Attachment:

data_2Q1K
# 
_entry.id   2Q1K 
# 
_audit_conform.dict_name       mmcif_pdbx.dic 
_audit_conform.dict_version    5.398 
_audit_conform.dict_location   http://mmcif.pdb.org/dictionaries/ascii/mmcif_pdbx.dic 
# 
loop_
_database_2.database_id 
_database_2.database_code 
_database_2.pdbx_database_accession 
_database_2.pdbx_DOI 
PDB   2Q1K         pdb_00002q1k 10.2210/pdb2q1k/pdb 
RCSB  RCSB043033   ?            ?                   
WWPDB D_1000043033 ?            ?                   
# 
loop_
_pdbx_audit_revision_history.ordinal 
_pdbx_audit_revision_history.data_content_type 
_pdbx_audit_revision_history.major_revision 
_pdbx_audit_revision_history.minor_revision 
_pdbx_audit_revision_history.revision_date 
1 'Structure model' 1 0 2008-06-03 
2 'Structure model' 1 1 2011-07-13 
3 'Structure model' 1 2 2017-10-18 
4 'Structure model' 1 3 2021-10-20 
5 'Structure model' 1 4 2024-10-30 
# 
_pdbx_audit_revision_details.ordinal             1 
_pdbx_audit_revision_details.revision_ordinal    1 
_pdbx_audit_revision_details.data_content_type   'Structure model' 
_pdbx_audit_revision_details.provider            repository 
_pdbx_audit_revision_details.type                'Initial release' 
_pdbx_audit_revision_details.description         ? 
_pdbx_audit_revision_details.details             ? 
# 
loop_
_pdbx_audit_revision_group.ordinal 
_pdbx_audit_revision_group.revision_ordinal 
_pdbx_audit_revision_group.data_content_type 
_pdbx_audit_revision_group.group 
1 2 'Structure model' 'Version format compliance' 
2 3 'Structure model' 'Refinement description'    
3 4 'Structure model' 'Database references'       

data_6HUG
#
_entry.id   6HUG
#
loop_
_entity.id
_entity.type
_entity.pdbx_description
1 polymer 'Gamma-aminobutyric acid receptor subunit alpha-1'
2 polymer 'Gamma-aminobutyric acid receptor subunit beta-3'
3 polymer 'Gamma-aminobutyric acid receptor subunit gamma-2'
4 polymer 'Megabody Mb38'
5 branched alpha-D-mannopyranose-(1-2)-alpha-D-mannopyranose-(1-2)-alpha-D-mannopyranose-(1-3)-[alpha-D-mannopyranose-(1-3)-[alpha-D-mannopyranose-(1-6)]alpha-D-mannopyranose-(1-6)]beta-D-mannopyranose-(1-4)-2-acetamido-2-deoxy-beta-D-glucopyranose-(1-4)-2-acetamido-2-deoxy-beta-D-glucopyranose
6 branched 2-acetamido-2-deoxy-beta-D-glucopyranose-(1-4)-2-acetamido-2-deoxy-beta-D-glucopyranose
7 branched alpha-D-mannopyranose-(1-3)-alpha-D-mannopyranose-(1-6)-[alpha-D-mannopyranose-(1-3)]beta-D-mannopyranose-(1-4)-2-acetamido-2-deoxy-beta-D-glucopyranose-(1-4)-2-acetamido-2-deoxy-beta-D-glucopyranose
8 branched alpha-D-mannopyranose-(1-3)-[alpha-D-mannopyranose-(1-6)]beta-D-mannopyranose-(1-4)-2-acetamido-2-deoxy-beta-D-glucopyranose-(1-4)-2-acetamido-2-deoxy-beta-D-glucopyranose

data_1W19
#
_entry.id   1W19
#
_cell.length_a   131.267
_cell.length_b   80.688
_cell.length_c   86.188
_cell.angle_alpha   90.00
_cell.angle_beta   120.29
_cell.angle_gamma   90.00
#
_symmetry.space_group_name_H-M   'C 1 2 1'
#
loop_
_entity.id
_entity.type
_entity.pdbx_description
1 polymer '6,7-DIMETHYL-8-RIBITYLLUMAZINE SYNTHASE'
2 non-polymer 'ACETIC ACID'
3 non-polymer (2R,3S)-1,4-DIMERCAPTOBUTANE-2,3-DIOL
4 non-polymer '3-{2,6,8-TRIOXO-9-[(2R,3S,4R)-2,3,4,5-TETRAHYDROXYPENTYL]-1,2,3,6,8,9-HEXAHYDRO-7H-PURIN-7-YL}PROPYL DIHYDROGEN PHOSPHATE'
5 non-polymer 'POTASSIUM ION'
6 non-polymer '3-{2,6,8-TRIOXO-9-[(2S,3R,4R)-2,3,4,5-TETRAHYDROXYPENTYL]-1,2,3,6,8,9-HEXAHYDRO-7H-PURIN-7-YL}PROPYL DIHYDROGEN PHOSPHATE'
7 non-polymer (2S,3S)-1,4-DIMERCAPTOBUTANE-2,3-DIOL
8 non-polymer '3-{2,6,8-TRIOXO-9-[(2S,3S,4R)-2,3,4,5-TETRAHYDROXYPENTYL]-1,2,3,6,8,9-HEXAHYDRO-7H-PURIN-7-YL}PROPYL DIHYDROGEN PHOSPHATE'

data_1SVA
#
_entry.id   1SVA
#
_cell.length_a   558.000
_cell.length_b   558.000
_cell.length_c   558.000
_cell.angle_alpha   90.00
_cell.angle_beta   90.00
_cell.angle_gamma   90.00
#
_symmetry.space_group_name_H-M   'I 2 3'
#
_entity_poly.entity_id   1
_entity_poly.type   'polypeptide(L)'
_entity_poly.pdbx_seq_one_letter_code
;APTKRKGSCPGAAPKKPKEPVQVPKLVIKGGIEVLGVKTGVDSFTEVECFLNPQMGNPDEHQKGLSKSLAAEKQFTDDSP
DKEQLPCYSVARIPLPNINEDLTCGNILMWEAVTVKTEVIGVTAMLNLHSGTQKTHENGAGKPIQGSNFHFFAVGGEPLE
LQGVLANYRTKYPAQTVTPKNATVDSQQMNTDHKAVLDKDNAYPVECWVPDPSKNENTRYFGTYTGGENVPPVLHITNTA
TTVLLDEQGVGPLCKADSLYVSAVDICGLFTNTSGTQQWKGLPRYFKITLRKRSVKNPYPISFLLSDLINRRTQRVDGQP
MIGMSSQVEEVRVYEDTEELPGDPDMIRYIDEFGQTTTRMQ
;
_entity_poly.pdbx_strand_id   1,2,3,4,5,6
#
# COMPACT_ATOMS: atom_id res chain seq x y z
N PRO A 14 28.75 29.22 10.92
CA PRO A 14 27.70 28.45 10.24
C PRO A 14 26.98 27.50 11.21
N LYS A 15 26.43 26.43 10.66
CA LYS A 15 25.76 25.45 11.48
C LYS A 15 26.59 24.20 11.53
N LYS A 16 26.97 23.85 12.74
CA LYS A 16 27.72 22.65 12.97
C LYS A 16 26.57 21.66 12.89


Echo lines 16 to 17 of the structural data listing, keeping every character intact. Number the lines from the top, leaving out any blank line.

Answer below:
WWPDB D_1000043033 ?            ?                   
# 